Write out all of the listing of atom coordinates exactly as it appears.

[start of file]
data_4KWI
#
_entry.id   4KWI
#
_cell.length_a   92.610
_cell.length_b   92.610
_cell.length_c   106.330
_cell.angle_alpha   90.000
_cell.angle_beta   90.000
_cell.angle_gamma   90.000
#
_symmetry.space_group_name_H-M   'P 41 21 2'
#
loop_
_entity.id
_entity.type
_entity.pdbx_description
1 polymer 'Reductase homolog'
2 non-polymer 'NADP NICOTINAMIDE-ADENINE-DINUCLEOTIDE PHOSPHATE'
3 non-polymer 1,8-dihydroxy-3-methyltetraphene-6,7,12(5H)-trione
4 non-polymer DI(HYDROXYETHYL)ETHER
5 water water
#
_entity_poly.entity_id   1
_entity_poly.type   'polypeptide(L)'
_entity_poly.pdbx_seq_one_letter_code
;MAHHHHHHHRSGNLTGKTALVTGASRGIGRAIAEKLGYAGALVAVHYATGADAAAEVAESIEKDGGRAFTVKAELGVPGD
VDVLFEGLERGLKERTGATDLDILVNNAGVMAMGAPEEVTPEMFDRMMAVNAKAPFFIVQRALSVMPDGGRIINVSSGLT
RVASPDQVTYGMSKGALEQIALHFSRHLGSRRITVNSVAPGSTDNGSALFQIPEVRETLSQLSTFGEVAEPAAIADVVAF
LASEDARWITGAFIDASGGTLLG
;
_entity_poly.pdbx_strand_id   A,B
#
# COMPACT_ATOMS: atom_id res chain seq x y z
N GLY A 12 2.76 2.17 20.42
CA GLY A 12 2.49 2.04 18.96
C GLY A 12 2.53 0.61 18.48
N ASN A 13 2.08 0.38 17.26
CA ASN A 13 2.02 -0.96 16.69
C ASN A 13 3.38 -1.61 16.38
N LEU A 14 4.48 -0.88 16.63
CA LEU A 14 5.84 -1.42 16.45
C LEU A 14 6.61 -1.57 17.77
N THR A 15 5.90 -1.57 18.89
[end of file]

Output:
data_4KWI
#
_entry.id   4KWI
#
_cell.length_a   92.610
_cell.length_b   92.610
_cell.length_c   106.330
_cell.angle_alpha   90.000
_cell.angle_beta   90.000
_cell.angle_gamma   90.000
#
_symmetry.space_group_name_H-M   'P 41 21 2'
#
loop_
_entity.id
_entity.type
_entity.pdbx_description
1 polymer 'Reductase homolog'
2 non-polymer 'NADP NICOTINAMIDE-ADENINE-DINUCLEOTIDE PHOSPHATE'
3 non-polymer 1,8-dihydroxy-3-methyltetraphene-6,7,12(5H)-trione
4 non-polymer DI(HYDROXYETHYL)ETHER
5 water water
#
_entity_poly.entity_id   1
_entity_poly.type   'polypeptide(L)'
_entity_poly.pdbx_seq_one_letter_code
;MAHHHHHHHRSGNLTGKTALVTGASRGIGRAIAEKLGYAGALVAVHYATGADAAAEVAESIEKDGGRAFTVKAELGVPGD
VDVLFEGLERGLKERTGATDLDILVNNAGVMAMGAPEEVTPEMFDRMMAVNAKAPFFIVQRALSVMPDGGRIINVSSGLT
RVASPDQVTYGMSKGALEQIALHFSRHLGSRRITVNSVAPGSTDNGSALFQIPEVRETLSQLSTFGEVAEPAAIADVVAF
LASEDARWITGAFIDASGGTLLG
;
_entity_poly.pdbx_strand_id   A,B
#
# COMPACT_ATOMS: atom_id res chain seq x y z
N GLY A 12 2.76 2.17 20.42
CA GLY A 12 2.49 2.04 18.96
C GLY A 12 2.53 0.61 18.48
N ASN A 13 2.08 0.38 17.26
CA ASN A 13 2.02 -0.96 16.69
C ASN A 13 3.38 -1.61 16.38
N LEU A 14 4.48 -0.88 16.63
CA LEU A 14 5.84 -1.42 16.45
C LEU A 14 6.61 -1.57 17.77
N THR A 15 5.90 -1.57 18.89